Homepage, News

Landmark Canadian court case proves euthanasia safeguards aren’t there

20 March 2018

“The current landmark court case in Canada again reinforces the fact that laws legalising euthanasia cannot provide safeguards that work,” says Dr Peter Thirkell, Care Alliance Secretary.

Roger Foley has cerebellar ataxia, a terminal and incurable severe brain disorder that limits movement and leaves him unable to perform basic tasks independently. He wants to be able to live at home, but has instead been offered only two options: a forced discharge from hospital or medically assisted death. Because of this, Mr Foley is suing the hospital, several health agencies, and the attorneys general of Ontario and Canada.

“The Canadians haven’t had their law for very long and yet already we can see that the idea of choice is a myth – real choices are not available for patients to be assisted to live,” says Dr Thirkell. “This is happening in the same country that David Seymour calls “advanced” with a law that he points to as an example to be followed.”

“Mr Foley’s case highlights the substantial dangers that people with disability and serious chronic and life-limiting medical conditions will face if Mr Seymour’s End of Life Choice Bill is passed.”

Under the End of Life Choice Bill, it is not necessary for a patient to have their basic needs met before seeking euthanasia, and there is no obligation to ensure real alternatives are explored; the patient must simply be “aware” of them.

“The Bill targets people who may have complex health needs, and who rely on our health system for care. We should be providing the highest standard of care and support to live, which meets those needs.”

“True patient-centred care enables the best living possible, personalised to the patient where appropriate medical expertise and care is properly provided. That’s what palliative and hospice care does and that’s why palliative and hospice care should be invested in.”

“Mr Foley wants to live and the irony is that it is the availability of legal euthanasia and assisted suicide that marks for him the end of any choice for life.”

The Care Alliance stands in solidarity with Mr Foley in his action to be assisted to live to, as he says, “build my circle of care that works with me”.

END

Published at Scoop NZ.

For all media enquires please contact Dr Peter Thirkell, Care Alliance Secretary

secretary@carealliance.org.nz

027 563-5086

 

Homepage, News

David Seymour needs to listen to NZ about euthanasia

by Dr Peter Thirkell, Newshub, 9 March 2017

Mr Seymour says that it is the quality of argument that matters, implying that the submissions in opposition are poorly argued, but not the pro-euthanasia ones. His presumption is staggering. Submissions to the Health Select Committee in 2016 were 80% opposed to euthanasia. They included people from all walks of life and levels of education.

Mr Seymour calls this a progressive bill, but progressive to what end? Progress is, in one sense, just a direction. And the direction of this bill emerges out of, and plays to, people’s fears: fear of a bad death; fear of becoming a burden; fear of losing physical and mental capabilities and social relationships.

  • Click here to read the full article.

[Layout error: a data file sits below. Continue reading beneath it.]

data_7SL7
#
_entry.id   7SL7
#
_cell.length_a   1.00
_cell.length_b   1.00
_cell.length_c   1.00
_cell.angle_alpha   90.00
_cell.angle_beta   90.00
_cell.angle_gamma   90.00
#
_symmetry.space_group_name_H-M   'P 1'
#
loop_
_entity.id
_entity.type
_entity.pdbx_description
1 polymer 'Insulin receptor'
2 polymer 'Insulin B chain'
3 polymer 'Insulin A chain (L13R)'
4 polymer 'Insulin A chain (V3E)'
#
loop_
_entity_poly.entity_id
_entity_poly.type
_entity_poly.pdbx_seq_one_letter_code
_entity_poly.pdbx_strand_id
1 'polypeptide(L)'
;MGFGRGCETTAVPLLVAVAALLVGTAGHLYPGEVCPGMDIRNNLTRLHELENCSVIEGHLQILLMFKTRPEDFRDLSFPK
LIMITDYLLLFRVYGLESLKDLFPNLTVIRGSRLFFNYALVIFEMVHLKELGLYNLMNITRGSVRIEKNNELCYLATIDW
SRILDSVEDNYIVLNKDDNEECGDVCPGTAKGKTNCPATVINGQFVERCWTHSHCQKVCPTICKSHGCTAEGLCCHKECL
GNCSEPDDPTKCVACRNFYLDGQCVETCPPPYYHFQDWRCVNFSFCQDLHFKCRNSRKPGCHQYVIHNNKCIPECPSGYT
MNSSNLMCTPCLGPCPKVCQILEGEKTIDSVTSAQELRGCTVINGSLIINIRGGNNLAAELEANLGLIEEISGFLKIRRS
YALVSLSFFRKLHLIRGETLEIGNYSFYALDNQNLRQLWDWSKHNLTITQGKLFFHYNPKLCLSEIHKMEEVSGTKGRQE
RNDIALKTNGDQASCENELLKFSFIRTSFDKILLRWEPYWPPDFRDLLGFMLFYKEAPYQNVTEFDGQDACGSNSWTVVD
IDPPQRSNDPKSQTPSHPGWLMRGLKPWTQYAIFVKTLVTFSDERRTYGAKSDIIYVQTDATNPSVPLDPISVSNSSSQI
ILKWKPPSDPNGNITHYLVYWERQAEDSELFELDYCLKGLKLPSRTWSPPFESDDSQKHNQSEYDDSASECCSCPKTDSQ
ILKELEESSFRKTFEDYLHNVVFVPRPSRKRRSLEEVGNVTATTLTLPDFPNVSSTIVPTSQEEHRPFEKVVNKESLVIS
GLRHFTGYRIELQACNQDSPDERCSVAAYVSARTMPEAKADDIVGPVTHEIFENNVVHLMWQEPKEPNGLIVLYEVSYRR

Homepage, News

Care Alliance Welcomes Health Select Committee Report

Media Release, 23 November 2017

The legalisation of euthanasia and assisted suicide in Victoria, by the narrowest of margins, introduces an unsafe and unnecessary practice into the heart of their healthcare practice, says Dr Peter Thirkell, Spokesperson for the Care Alliance. Australian medical organisations have stated on numerous occasions that such laws are inherently unsafe, and in the words of the Australian Medical Association mark “a significant shift in medical practice in Victoria.”

The result in Victoria is contrary to what happened in New South Wales just a week earlier where parliamentarians had the wisdom and courage to vote down a similar bill. As NSW Labour health spokesman Walt Secord notes, “It is not possible to put in place sufficient safeguards and protections to prevent abuses of these laws. And this is before we consider the invidious pressures of medical costs, financial burdens on families or the prospect of manipulation in regard to inheritances.”

The Victorian decision also flies in the face of advice from Palliative Care Victoria to their own parliamentary inquiry, opposing the legalisation of euthanasia or assisted suicide and saying that what it really needs is more money to be spent on palliative care. The Care Alliance is reassured by Prime Minister Jacinda Ardern’s promise just yesterday to undertake work on finding a more sustainable model for funding palliative care in New Zealand. This echoes the conclusions of the recent New Zealand Health Select Committee report, which could not recommend any change in the law but rather urged the Government to better support the work and funding of palliative care providers.

Dr Thirkell concludes, “Victoria has ignored the weight of international evidence. It’s not where we start with euthanasia but where a law change would take us – that is the problem. The evidence is clear – where legislation has passed there are quickly pressures to extend it.” The Care Alliance calls on MPs to look carefully at the international evidence while also taking proper account of our own unique context. New Zealand medical, palliative, and hospice organisations all oppose such legislation, as well as 80% of more than 22,000 submissions to the Health Select Committee last year. Euthanasia and assisted suicide are both dangerous and unnecessary.

ENDS

Media contact

Peter Thirkell

027 563-5086